Sorry I was suggesting the three as there are 375 and 750 options. For sure agree to have less bottles and buy better. Use non 2017 wines to train the palate and save the better 2017s for special occasions. Good luck.

German riesling

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Do this. Under $20 is very difficult. Even wines that can last that long mostly won’t age well for that long in your price range.

Another option would be to buy 2017 vintage wine in a few years time, when your budget might be a bit more expansive tbh. If you’re wanting something that’ll definitely be good in a few years time, you’re gonna be dropping bit higher on the pricing - but you can get some amazing wines in 2017 that arent TOO badly priced tbh. Canon, for example, has come down nicely since its release.

Without a solid setup you’re really rolling the dice. Even with a wine fridge, over 20 years a lot can go wrong. If you want to do it in your basement, try and make sure it doesn’t get above 65 and there are no extreme temp fluctuations. Also, it needs appropriate humidity. If you’re in Denver like me, you would need a humidifier to try and keep the corks from drying out and leaking.

I’d say focus on fewer but better bottles of wine. Most sub 20s aren’t meant to be aged for 20 years. As others said, German riesling is your best bet. If you up it to $40 and halbe your purchasing, you’re in the range of wines like Huet (chenin Blanc from Loire), Produttori Barbaresco normale, some Barolos, some Bordeaux, some very nice German riesling, etc.

Another vote for riesling if there’s a hard $20 cap. Also another vote for get fewer bottles at a slightly higher price point. Even at 30-40 bucks, you’ll have some options for wine that can age 20 years. Bordeaux, Tuscany, maybe Piedmont (price might be more like 40-50) are good bets. I’d try and find a local wine shop with a knowledgeable staff who knows about the producers they carry AND one who offers a mixed case discount. Usually a full case discount (same wine) will be slightly higher than a mixed case discount (12 bottles of any wine) at many smaller shops. However if you tell them what the project is for, you might pull some heartstrings enough to get the case discount on a mixed case…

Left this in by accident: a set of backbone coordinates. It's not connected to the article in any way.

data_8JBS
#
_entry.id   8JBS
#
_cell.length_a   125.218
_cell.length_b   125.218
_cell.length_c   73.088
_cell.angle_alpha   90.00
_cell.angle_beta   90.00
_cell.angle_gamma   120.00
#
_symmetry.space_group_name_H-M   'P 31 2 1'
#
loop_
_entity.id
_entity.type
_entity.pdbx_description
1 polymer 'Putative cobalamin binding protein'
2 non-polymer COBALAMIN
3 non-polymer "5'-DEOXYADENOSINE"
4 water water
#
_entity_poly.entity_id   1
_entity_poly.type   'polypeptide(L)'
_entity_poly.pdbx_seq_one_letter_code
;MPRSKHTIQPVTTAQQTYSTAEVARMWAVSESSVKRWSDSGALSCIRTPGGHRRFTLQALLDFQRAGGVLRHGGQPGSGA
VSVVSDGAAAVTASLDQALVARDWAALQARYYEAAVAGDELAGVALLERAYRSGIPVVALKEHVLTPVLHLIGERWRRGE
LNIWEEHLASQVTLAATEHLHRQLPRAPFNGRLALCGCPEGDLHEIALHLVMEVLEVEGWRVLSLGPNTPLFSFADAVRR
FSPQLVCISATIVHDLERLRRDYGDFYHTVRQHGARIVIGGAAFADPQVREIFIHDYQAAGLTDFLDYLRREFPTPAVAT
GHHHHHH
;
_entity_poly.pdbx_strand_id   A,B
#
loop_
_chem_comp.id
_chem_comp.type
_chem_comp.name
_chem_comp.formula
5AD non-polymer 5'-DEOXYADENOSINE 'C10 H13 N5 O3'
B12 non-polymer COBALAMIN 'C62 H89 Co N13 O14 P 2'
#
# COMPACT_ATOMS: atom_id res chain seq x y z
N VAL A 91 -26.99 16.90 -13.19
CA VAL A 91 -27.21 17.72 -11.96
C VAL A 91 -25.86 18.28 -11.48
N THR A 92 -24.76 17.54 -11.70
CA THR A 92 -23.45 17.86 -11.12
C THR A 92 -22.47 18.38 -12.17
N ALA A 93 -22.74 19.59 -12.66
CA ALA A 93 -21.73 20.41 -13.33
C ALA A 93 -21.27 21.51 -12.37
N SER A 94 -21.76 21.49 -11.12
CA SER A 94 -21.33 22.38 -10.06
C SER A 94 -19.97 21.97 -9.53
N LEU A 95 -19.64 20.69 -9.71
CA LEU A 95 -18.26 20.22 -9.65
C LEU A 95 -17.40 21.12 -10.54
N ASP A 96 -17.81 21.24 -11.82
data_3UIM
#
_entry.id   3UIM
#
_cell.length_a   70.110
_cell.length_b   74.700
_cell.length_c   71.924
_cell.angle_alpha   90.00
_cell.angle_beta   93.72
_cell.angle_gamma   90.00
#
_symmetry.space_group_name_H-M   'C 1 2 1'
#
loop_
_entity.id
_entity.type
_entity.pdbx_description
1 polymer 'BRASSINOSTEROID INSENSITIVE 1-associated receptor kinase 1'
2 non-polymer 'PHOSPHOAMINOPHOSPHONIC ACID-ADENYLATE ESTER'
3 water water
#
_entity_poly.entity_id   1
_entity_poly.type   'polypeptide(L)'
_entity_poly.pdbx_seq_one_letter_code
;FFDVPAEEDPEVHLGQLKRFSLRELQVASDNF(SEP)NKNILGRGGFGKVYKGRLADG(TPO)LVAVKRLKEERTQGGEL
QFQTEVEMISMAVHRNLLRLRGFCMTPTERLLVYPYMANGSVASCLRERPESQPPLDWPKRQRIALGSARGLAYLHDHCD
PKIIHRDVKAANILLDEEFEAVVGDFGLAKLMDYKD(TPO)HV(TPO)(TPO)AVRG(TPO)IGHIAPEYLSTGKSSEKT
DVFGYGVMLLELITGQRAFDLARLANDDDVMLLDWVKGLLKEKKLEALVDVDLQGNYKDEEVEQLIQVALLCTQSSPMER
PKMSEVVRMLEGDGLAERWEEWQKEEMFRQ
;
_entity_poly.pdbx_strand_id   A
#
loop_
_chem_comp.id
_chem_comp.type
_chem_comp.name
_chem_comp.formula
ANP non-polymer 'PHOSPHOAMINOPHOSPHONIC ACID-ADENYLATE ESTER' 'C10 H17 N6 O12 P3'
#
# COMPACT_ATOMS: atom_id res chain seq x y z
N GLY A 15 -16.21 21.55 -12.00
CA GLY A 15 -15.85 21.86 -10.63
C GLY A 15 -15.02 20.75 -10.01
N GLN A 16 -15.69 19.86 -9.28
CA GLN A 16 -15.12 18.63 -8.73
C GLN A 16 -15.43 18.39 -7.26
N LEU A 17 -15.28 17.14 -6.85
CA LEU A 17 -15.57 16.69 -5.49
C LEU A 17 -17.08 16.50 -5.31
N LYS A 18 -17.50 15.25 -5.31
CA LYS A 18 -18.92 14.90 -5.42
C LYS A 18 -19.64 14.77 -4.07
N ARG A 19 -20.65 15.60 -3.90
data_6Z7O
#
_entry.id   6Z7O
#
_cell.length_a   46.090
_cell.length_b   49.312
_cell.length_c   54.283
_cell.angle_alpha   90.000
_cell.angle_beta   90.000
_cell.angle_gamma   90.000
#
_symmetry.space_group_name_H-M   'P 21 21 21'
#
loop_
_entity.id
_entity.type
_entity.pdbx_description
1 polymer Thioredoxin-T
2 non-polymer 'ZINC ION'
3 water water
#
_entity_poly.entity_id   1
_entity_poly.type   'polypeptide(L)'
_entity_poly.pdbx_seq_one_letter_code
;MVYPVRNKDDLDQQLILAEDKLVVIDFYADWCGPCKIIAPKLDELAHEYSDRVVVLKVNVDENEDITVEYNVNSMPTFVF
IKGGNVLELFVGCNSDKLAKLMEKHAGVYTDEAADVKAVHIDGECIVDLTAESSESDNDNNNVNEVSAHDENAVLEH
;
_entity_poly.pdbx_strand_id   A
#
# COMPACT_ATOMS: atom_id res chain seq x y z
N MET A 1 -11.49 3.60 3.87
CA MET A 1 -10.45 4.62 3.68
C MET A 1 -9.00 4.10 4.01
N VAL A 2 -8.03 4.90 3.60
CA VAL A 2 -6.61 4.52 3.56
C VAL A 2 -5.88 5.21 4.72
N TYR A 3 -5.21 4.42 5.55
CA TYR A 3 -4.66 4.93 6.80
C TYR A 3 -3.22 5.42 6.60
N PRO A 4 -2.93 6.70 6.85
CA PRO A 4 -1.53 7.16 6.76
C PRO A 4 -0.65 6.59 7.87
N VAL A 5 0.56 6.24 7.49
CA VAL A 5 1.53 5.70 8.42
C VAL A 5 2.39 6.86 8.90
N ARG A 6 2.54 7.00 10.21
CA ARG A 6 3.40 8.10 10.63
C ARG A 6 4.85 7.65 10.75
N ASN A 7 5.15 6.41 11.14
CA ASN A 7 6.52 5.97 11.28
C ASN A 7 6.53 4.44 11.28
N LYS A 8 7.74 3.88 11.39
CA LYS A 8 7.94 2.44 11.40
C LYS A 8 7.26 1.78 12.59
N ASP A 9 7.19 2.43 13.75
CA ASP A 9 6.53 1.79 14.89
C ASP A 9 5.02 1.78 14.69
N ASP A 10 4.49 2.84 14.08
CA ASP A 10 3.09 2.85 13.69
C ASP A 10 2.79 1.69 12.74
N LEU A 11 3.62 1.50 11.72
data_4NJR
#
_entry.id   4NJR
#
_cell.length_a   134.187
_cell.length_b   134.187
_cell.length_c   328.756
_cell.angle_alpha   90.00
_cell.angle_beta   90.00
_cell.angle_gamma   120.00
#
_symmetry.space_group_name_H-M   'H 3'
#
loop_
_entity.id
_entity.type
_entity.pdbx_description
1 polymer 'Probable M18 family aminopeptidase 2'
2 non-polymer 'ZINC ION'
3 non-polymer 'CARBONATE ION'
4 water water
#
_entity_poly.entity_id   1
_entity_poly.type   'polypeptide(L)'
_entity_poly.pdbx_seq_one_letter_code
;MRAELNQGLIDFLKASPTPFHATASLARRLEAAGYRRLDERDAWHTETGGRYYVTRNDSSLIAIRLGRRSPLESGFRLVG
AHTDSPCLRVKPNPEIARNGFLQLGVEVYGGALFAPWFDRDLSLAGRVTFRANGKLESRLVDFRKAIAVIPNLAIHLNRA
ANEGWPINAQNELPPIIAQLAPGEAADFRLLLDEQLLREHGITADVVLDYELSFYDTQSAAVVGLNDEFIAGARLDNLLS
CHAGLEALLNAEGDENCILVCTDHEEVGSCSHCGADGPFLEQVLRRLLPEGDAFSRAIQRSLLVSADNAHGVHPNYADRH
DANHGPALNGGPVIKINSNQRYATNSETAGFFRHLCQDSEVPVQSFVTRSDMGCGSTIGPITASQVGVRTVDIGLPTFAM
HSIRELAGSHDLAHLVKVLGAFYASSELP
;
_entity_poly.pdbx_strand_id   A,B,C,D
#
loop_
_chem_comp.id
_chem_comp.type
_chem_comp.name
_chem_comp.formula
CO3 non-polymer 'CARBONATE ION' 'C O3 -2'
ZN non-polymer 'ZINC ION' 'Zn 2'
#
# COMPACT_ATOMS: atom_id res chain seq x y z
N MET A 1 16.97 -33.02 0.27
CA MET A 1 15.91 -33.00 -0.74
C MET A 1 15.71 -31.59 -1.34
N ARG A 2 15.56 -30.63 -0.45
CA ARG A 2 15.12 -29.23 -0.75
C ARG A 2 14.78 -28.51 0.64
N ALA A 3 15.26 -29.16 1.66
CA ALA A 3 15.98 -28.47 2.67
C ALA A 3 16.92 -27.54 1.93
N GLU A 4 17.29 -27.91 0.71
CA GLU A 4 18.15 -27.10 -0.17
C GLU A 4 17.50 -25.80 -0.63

How about 1/2 bottles of a Sauternes or Barsac like Doisy Daene. Are there still 1/2 bottles around $20?

I agree with the thought that you would be better off buying less wine.

I’ll join the chorus to stretch the budget per bottle and drop it to a single case.

If you go with some vintage port, your best value is the 2017 Quinta Do Seixo from Sandeman. Its quality is on par with the big names, but Sandeman is a second tier house plus they chose to do a single quinta bottling versus their flagship label, so they’re available at a big discount to Taylor’s, Dow’s, etc. Playing the coupon and shopping portal games with wine.com, I’ve been able to pick up a few at ~$50/btl.

Have fun with your search!


My understanding is that it basically doesn’t. Maybe over a very long time it does a bit, but I don’t think much would happen in 20 years. Madeira development is all about time in barrel.

Indeed. It doesn’t spoil either, though. A couple friend of mine kept a bottle open for over 20 years (from their wedding) and the remainder was still fine after that time.

If you’re saving it for birthdays 21+ years down the road, you want it to be special, and not a dud, right?

The odds of a <$20 bottles that will be cherished and special on his 21st birthday is pretty low. Even a $20 riesling or a half bottle of Sauternes (Coutet or Guiraud maybe - although that’s closer to $30 than $20) is likely to be tasty and pleasant at best. If your budget is $480, why not spring for 5-8 bottles of $60-100 wine - you’ll be able to get best-in-class Riesling (eg, JJ Prum Wehlener Sonnenuhr Auslese/Auslese Goldkapsel), Port (Fonseca or Taylor-Fladgate), Sauternes (Suduiraut, Rieussec), or even some very tasty Bordeaux (Calon-Segur or Rauzan-Segla) if you want a red.